The Boys Are Back
Based on journalist Simon Carr’s memoir of bringing up his two boys in South Australia, The Boys Are Back is a small scale but quietly pleasing drama about the difficulties of parenthood.
Executive producer Clive Owen cannily casts himself as Joe Warr, a sport-reporter whose so-laid-back-it’s-horizontal lifestyle ends abruptly when his wife Katy (Laura Fraser) dies from cancer. As Joe struggles to reconcile the pressures of his day-job with his family responsibilities to six-year-old Arte (Nicholas McNulty), his plan to bring his older son Harry (George McKay) back from boarding school in England stretches his relaxed parenting philosophy to the limit.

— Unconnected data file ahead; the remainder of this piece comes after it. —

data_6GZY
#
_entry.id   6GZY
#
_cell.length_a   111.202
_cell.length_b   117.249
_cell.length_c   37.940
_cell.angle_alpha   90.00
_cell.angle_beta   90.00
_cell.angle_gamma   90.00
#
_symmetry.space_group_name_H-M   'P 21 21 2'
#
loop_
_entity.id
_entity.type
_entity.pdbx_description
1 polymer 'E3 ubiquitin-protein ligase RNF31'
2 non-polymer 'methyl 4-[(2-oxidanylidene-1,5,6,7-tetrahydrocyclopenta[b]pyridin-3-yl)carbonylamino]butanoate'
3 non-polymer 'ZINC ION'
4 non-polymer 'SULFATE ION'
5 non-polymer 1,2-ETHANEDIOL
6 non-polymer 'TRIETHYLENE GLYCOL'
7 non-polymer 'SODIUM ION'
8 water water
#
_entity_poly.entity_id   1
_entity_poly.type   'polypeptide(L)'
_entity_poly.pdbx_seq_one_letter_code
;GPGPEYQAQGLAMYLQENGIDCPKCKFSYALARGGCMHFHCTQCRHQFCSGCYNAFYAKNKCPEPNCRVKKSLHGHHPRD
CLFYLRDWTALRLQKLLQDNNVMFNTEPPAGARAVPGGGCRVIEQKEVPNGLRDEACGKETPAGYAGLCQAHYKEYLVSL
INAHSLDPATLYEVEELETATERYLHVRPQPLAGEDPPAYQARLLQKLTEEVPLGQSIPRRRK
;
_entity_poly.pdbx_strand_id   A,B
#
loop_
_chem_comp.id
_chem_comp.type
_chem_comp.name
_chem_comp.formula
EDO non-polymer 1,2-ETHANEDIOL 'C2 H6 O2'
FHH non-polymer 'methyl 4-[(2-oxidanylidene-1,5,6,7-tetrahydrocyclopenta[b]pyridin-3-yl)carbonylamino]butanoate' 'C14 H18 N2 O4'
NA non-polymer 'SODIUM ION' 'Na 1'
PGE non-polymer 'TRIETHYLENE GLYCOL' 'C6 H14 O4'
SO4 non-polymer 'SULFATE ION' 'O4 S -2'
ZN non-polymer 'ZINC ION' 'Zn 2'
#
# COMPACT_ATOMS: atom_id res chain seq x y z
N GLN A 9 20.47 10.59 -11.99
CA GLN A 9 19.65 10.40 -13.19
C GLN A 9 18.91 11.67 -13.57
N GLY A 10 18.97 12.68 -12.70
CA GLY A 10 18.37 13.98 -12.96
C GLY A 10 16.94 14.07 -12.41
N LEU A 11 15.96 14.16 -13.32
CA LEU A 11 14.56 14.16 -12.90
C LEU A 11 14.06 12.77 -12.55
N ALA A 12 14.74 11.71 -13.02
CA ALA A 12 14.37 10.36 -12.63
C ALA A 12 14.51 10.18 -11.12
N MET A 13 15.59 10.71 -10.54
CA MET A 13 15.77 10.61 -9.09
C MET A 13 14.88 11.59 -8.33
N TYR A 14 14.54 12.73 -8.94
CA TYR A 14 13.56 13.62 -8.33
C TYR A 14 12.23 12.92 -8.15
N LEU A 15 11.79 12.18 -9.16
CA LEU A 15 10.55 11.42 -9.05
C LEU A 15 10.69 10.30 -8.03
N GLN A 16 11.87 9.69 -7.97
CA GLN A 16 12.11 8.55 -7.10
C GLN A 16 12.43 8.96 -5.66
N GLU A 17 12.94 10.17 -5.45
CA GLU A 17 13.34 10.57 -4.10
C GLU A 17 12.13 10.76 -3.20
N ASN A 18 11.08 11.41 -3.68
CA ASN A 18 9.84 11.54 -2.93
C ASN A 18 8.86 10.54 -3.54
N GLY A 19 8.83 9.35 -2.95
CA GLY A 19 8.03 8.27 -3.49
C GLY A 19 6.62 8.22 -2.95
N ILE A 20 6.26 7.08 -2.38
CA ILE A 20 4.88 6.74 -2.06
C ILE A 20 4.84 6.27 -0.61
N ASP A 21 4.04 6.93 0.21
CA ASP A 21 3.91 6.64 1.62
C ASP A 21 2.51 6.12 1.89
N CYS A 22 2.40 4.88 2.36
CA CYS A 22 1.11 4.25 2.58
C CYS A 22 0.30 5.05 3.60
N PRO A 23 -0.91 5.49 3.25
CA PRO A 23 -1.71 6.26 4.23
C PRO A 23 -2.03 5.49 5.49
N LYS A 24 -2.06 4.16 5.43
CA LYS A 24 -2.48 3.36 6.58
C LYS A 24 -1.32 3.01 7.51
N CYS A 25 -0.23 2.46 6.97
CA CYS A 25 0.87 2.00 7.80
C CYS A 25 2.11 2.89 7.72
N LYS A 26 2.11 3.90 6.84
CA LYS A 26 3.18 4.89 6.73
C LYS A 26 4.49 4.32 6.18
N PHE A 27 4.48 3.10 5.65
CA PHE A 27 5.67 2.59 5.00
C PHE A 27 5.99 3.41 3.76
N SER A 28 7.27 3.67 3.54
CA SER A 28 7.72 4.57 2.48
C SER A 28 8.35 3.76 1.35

Shine director Scott Hicks does what he does best here and plays out a life lesson flick in a minor-key, one greatly helped by uniformly warm and sympathetic performances. Owen’s trademark brusqueness gives way to something rawer, while Fraser is luminous and fragile as his lost love, and the titular boys played by MacKay and McNulty perform without recourse to Hollywood cuteness.
Although Allan Cubit’s script lack incisiveness, The Boys Are Back plays best a classy tearjerker about the right (and wrong) ways to rear children. Hal Lindes subtle score and the use of odd Sigur Ros track certainly help things along too.
General release from Fri 22 Jan.